When playing with children I was frequently subdued and remained alone. One rainy day I came upon a hedgehog and I wanted to take it into my house but I started having an attack. I was frightened, suffocating and alone, I grabbed Bocko the hedgehog and immediately felt better.
Boco saved me and for that I will always be grateful. Nowadays I enjoy being with many of his offspring’s who live happily in my yard.
My brother snatched from my hands, and she came apart.
While I cried,
My mother stitched on her arm.
Running away from the uniformity of everyday and from a puppet-like controlled existence with predetermined movements, as if pulled on a string. I search for answers with my pen and paper.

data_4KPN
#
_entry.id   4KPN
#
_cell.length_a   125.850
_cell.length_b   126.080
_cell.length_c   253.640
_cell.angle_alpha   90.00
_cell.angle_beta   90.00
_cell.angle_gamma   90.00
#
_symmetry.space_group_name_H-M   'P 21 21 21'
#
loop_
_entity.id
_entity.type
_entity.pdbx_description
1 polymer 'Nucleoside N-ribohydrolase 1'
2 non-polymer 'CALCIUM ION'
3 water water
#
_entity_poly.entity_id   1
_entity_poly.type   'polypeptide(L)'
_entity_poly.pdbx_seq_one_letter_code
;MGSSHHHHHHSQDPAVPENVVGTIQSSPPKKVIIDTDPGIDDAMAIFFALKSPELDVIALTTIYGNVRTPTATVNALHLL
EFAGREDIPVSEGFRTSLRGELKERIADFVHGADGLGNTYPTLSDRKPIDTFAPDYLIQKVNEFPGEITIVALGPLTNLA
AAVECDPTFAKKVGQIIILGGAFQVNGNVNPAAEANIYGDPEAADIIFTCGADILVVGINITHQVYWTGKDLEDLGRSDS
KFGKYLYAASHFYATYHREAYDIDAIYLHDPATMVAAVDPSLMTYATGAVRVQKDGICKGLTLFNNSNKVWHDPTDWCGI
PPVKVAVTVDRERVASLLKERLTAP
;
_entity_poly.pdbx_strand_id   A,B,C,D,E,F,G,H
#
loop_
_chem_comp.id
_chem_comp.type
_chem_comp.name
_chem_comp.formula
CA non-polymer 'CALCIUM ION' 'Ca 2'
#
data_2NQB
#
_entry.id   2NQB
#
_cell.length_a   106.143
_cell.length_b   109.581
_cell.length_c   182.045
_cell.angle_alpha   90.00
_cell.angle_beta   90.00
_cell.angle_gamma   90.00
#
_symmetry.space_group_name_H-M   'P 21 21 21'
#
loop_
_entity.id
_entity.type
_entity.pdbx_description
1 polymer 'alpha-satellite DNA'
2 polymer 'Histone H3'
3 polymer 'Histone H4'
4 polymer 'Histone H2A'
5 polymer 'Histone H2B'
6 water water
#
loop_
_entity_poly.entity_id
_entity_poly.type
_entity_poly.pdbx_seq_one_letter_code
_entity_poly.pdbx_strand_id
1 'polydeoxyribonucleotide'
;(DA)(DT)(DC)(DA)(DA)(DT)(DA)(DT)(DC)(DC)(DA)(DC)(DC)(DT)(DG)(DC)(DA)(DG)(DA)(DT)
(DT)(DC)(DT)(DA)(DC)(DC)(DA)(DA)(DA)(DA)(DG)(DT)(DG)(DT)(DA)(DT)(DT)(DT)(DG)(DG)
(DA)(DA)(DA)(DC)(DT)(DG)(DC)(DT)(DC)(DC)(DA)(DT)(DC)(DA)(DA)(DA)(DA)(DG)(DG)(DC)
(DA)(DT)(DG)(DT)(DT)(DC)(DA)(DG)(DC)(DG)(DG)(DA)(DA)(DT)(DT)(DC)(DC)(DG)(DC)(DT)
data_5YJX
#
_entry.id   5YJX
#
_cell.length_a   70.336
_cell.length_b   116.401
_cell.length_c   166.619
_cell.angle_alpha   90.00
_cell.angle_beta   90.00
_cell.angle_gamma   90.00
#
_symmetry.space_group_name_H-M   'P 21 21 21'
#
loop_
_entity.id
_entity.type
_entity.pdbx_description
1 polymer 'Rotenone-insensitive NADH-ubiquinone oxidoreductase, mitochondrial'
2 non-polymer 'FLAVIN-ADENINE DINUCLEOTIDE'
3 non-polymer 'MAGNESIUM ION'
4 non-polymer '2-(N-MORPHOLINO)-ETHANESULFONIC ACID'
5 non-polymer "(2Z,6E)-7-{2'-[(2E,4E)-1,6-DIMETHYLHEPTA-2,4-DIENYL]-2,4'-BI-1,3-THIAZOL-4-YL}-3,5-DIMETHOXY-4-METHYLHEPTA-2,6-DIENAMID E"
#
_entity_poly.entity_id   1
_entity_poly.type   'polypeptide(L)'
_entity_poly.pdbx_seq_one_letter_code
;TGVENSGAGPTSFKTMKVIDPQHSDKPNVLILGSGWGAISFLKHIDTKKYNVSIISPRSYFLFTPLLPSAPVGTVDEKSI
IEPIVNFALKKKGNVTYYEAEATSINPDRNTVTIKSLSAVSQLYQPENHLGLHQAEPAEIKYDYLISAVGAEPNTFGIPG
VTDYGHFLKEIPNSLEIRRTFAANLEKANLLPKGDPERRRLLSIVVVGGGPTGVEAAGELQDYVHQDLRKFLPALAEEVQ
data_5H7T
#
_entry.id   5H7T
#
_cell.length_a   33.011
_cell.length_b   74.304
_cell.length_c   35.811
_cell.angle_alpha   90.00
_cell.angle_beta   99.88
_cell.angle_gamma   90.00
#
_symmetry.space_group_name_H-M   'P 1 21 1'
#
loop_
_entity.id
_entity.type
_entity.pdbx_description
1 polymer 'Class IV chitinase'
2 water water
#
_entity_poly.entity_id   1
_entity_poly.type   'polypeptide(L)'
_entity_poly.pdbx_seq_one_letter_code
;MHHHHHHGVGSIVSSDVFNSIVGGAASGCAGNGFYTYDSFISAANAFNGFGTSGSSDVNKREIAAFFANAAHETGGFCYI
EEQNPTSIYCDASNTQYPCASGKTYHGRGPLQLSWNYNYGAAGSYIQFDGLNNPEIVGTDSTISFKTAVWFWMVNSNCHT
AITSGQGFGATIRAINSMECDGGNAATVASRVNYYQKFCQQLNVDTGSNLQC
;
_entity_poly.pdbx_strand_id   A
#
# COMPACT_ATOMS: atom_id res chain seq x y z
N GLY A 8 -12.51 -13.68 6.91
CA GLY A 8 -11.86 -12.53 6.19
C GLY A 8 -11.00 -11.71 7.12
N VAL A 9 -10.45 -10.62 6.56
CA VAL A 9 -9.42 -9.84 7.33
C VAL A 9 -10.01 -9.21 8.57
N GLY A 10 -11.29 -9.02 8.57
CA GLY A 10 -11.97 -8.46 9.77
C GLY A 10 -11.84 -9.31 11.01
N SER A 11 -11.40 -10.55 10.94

Sacks full of masks
For every day
I forgot which one
Is his true face.
A pencil and a notebook took care of my childhood.
I cannot link my earliest childhood with any particular toy as at that time toys were not purchased like today, nor did we as children request them. We spent entire days outside, playing with each other in the beautiful, spacious meadows that we children loved more than any toy. Here we had freedom and spaciousness for all our imagination and creativity to come out. We invented a number of games from different kinds of things, we organised various competitions, playing and singing. What I liked most is a flower garden which we made from colourful meadow flowers, various stones and snails.
I have fond memories of the evenings when our parents often joined us in a passionate game of Ludo, this made me particularly happy.
As a girl, after the Second World War I dreamt of a doll, the doll that I kept with me all the way through my college days in Kamenari.